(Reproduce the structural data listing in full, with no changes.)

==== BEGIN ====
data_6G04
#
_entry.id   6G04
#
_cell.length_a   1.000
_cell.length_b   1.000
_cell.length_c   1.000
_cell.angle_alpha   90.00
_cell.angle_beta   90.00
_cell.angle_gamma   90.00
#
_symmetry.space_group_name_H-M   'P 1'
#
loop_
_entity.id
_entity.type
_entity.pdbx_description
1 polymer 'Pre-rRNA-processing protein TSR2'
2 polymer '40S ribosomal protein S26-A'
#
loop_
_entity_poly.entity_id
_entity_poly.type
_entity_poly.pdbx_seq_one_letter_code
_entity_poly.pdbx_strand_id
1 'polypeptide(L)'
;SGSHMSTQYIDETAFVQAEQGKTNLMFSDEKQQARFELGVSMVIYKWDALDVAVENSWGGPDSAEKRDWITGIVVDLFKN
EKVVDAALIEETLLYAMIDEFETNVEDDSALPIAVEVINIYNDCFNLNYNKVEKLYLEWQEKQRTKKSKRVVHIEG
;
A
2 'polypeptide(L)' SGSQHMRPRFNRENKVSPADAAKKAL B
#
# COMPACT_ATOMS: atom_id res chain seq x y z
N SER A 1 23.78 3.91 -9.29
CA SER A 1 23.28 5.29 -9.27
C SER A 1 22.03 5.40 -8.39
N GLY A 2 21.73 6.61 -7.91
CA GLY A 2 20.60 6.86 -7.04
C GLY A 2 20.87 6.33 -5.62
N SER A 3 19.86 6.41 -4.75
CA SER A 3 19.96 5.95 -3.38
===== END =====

data_6G04
#
_entry.id   6G04
#
_cell.length_a   1.000
_cell.length_b   1.000
_cell.length_c   1.000
_cell.angle_alpha   90.00
_cell.angle_beta   90.00
_cell.angle_gamma   90.00
#
_symmetry.space_group_name_H-M   'P 1'
#
loop_
_entity.id
_entity.type
_entity.pdbx_description
1 polymer 'Pre-rRNA-processing protein TSR2'
2 polymer '40S ribosomal protein S26-A'
#
loop_
_entity_poly.entity_id
_entity_poly.type
_entity_poly.pdbx_seq_one_letter_code
_entity_poly.pdbx_strand_id
1 'polypeptide(L)'
;SGSHMSTQYIDETAFVQAEQGKTNLMFSDEKQQARFELGVSMVIYKWDALDVAVENSWGGPDSAEKRDWITGIVVDLFKN
EKVVDAALIEETLLYAMIDEFETNVEDDSALPIAVEVINIYNDCFNLNYNKVEKLYLEWQEKQRTKKSKRVVHIEG
;
A
2 'polypeptide(L)' SGSQHMRPRFNRENKVSPADAAKKAL B
#
# COMPACT_ATOMS: atom_id res chain seq x y z
N SER A 1 23.78 3.91 -9.29
CA SER A 1 23.28 5.29 -9.27
C SER A 1 22.03 5.40 -8.39
N GLY A 2 21.73 6.61 -7.91
CA GLY A 2 20.60 6.86 -7.04
C GLY A 2 20.87 6.33 -5.62
N SER A 3 19.86 6.41 -4.75
CA SER A 3 19.96 5.95 -3.38